‘Welcome to Chippendales’: Where the American Dream Becomes a Nightmare

The true-crime series cleverly leans into the typical immigrant tropes before taking a dark turn.

Sadaf Ahsan

November 22, 2022

‘Welcome to Chippendales’: Where the American Dream Becomes a Nightmare
Kumail Nanjinai as Somen Banerjee in Chippendales Season 1 (Hulu)

In the opening scene of Hulu’s Welcome to Chippendales, Somen Banerjee (Kumail Nanjiani), a gas station employee, is stocking the bread shelf. Two white teenagers nearby suddenly sprint for the doors, and he chases them. In response, the shoplifters mock his Indian accent. As Somen threatens to call the police, they pour a stolen can of pop all over his jacket, noting his name tag and mocking his name, too, before running away, leaving a helpless and humiliated Somen to clean up after them. The scene is as heartbreaking as it is familiar — a hardworking immigrant new to America, ostracized by the society they are working so hard to fit into. But the tone changes as his eye spots something: a fallen nameplate, the kinds you can find at convenience or tourist shops. This one is a bright blue California plate that reads “Steve” in big, yellow letters. Simple, easy, hard to mock. It plants the seed for who Somen will soon become: Steve Banerjee, a gas station attendant-turned-strip club boss-turned-killer — an entirely different kind of immigrant story.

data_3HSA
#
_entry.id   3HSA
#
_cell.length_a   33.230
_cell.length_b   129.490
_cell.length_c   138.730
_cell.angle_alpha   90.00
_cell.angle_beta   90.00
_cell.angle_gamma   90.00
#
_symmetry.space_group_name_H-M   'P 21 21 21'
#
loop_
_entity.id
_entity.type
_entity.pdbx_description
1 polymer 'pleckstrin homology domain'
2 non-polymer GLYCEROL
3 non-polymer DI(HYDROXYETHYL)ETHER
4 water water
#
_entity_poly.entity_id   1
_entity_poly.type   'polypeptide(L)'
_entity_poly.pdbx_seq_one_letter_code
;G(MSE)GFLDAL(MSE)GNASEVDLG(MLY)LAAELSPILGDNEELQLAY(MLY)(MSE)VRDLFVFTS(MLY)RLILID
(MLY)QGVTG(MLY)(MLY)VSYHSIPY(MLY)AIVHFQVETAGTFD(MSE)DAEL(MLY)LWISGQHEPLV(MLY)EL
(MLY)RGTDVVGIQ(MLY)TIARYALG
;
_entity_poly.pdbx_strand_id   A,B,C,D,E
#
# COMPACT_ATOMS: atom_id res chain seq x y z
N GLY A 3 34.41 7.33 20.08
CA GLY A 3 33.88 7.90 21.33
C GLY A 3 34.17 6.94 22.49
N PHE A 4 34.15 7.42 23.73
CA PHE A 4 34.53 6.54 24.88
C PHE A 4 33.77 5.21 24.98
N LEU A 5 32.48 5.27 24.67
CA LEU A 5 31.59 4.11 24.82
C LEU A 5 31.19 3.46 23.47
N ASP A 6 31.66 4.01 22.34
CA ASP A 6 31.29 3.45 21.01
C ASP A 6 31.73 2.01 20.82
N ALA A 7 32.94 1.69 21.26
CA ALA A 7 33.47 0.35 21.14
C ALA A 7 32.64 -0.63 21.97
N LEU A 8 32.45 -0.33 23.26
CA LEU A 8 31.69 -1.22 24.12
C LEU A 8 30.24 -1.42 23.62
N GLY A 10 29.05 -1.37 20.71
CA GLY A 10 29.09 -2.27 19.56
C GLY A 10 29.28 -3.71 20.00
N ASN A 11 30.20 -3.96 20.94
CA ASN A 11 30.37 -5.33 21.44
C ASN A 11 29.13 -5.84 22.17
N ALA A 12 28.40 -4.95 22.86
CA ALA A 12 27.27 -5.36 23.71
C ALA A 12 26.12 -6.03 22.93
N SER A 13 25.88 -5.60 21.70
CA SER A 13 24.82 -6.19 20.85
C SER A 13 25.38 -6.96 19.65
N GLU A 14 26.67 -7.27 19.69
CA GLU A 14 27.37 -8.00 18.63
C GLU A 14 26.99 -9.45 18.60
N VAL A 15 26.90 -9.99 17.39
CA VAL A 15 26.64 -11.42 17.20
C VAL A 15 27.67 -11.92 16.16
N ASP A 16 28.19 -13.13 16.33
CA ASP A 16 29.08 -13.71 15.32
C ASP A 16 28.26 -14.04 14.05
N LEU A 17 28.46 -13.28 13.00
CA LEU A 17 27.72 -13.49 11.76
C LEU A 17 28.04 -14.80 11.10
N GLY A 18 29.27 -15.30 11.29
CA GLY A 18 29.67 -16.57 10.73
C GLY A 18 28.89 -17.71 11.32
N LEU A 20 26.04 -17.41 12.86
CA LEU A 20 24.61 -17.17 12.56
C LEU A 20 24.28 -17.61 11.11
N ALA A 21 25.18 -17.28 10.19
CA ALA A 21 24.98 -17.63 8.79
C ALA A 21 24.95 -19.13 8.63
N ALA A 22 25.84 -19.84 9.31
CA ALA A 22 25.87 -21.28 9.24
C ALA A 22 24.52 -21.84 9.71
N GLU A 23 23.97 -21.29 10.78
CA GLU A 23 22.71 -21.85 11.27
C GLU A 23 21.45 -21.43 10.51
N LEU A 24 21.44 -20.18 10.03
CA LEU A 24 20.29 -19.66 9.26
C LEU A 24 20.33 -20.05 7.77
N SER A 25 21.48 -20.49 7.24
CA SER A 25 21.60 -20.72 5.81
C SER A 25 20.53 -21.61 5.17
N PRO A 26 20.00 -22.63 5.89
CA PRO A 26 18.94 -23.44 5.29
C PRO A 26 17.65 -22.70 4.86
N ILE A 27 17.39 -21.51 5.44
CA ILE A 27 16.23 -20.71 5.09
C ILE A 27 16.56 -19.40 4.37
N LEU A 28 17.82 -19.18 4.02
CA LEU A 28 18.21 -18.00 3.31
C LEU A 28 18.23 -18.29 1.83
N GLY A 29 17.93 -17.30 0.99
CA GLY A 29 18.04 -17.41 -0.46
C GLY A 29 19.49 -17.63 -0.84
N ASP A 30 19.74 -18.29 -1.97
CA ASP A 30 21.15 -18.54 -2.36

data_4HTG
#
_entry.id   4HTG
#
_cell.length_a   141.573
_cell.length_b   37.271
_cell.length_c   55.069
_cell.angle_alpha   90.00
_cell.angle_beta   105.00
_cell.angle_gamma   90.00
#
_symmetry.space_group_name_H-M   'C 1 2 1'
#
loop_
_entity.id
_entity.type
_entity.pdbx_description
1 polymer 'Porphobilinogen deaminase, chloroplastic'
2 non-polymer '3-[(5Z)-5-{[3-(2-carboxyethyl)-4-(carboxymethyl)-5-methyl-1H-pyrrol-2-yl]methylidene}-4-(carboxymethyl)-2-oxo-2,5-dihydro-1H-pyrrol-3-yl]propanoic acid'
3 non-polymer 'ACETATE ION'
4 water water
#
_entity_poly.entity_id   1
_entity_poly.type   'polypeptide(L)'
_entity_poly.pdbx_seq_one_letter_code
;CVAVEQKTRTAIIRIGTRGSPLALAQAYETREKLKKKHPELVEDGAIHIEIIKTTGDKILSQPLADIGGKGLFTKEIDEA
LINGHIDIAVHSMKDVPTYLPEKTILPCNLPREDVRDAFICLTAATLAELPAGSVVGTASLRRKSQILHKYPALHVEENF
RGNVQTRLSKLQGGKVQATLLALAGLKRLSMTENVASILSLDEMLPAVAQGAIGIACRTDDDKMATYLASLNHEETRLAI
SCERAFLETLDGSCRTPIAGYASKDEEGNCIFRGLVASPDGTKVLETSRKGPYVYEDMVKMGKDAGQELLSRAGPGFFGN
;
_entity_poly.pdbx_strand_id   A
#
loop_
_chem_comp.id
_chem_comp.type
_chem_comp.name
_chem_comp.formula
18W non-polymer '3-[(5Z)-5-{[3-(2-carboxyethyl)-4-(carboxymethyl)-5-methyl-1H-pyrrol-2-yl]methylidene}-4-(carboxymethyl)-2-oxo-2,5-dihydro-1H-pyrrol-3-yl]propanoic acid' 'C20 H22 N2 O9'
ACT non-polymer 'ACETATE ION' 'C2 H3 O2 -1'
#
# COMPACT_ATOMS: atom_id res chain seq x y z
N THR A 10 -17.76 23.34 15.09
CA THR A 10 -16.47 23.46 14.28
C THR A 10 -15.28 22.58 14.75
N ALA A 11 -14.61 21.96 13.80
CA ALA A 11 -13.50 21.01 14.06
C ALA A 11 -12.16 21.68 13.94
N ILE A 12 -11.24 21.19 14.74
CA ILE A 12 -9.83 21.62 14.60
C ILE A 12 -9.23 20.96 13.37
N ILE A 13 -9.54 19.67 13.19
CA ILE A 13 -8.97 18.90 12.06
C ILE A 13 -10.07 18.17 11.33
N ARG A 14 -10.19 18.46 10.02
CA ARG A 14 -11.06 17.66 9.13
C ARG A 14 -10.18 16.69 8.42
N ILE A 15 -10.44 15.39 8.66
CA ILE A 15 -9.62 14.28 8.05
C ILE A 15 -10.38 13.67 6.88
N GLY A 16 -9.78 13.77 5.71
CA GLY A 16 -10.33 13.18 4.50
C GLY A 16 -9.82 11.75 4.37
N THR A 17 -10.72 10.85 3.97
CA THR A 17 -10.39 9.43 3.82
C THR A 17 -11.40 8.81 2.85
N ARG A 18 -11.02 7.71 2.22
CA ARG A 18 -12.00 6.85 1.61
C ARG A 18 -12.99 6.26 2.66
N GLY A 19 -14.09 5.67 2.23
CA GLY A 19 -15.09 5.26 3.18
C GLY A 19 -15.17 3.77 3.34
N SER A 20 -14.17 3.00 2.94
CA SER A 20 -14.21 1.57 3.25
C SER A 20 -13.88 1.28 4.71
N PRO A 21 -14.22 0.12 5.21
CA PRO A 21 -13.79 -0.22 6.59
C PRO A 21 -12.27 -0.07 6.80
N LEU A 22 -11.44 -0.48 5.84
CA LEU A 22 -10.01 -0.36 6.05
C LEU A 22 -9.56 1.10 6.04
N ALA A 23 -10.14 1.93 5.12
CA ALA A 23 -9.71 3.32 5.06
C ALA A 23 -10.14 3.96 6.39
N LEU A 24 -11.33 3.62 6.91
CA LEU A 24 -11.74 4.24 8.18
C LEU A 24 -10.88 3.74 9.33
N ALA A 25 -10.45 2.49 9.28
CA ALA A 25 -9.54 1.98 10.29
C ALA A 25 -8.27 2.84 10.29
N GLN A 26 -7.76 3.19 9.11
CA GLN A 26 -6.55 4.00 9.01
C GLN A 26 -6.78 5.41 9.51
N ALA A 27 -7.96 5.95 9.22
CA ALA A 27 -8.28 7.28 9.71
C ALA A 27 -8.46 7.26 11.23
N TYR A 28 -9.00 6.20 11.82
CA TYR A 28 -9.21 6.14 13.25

A real-life one, in fact. Welcome to Chippendales, an eight-episode campy comedy-drama that premieres on Hulu today, explores the true story of Banerjee’s business prowess, the prejudice he faced as an Indian American in the 1970s and 1980s, and his hand in creating a male strip show specifically for (white) women. As creator and writer Robert Siegel told Vanity Fair, he viewed the Hulu series as “a chance to say a lot of things about the American dream, about capitalism, about assimilation, and what it means to be an American.” Welcome to Chippendales, then, offers up an American dream that isn’t always so wholesome, where every aspiration isn’t solely about how to build a better life but about how to be rich, famous, and leave your past behind — whatever the cost.